Methods and tools
Over the years, BPM has become more associated with information technology. That’s because modern process management is conducted mostly with sophisticated IT solutions. IT therefore plays an important role in conducting and planning BPM activities.
Business Process Management (BPM) is not an independent unit within the organisation. BPM has to be implemented for all fields and within all domains. That’s why it’s important that the collective values in the organisation match the desire to carry out BPM activities. Whether BPM initiatives succeed or fail partly depends on the organisational culture.
Why Apply Business Process Management (BPM)?
The fact that nearly all organisations actively employ Business Process Management says a lot. They do this for the following effects, among others:
BPM helps to align business processes and various functions to the customer’s needs. That automatically means improved customer satisfaction, reputation, and finally higher revenue and profits.
Inefficiencies and waste of scarce resources are obvious reasons for unnecessary costs in organisations. Effective BPM offers a way to check the distribution of resources and allows management to implement any changes that might be needed to address inefficiencies.
BPM standardises the business system with functions and responsibilities for each department. That means that each function and the tasks of each employee are defined in detail. This minimises risks due to human error in carrying out those functions. It also minimises the risk of fraud and negligence.
Productivity is influenced by a variety of factors. These also include the correct use of resources and capital, human resources, and physical working conditions. BMP offers a set of best practices, allowing for the improvement of general productivity and efficiency.
Business Process Management (BPM) Summary
Business Process Management (BPM) is about optimising and standardising business processes to better serve the customer and to work more efficiently and effectively. All day-to-day activities in an organisation are business processes. It’s up to the organisation to decide how these processes are carried out. Managing, adjusting, and planning new business processes is part of Business Process Management (BPM).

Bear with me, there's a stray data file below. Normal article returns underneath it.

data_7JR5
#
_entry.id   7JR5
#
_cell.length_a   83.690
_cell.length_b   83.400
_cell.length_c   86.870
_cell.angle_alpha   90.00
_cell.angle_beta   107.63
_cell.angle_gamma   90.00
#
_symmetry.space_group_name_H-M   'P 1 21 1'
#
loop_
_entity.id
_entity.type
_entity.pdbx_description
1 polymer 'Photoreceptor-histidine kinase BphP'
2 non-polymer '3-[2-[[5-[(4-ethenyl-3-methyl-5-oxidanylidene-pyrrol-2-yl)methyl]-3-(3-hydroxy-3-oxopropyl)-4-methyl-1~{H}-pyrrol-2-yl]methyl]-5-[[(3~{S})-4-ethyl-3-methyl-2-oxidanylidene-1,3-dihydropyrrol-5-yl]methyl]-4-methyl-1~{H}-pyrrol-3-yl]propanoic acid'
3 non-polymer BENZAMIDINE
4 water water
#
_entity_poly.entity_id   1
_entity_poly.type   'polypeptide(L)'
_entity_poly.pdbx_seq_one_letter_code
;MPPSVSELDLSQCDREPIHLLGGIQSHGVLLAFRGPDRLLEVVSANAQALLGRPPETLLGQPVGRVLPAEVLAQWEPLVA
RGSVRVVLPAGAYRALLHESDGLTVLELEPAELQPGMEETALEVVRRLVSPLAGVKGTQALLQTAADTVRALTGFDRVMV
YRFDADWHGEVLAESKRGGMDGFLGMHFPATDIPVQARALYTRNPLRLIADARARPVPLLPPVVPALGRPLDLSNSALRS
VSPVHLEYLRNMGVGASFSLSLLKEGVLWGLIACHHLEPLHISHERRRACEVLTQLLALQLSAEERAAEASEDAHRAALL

Although there isn’t a single step-by-step plan for BPM, since every situation and process is different, a six-step general life cycle for BMP has been developed. First, it’s important that the business processes and organisational objectives be aligned. Everything that is done using processes must be directly related to achieving these objectives. After that, the business processes are captured, for instance using Business Process Mapping (BPM), and then they’re analysed. The analysis shows whether or not a business process can be optimised. After the improvements have been made to the process design, they’re implemented. After implementation the process is monitored for a long time to check whether the revisions have actually led to achieving organisational objectives.
Now It’s Your Turn
What do you think? Do you recognise the explanation of Business Process Management (BPM)? Are business processes carefully recorded and optimised where you work, too? Do you recognise certain techniques and methods from tools such as Business Process Reengineering? Do you have any tips or additional comments?
Share your experience and knowledge in the comments box below.
- van der Aalst, W. M. (2004). Business process management: a personal view. Business Process Management Journal.
- Ko, R. K., Lee, S. S., & Lee, E. W. (2009). Business process management (BPM) standards: a survey. Business Process Management Journal.
- Rosemann, M., de Bruin, T., & Power, B. (2007). BPM maturity. In Business process management (pp. 322-338). Routledge.
- Snabe, J. H., Rosenberg, A., Mller, C., & Scavillo, M. (2008). Business process management: The sap roadmap. Sap Press.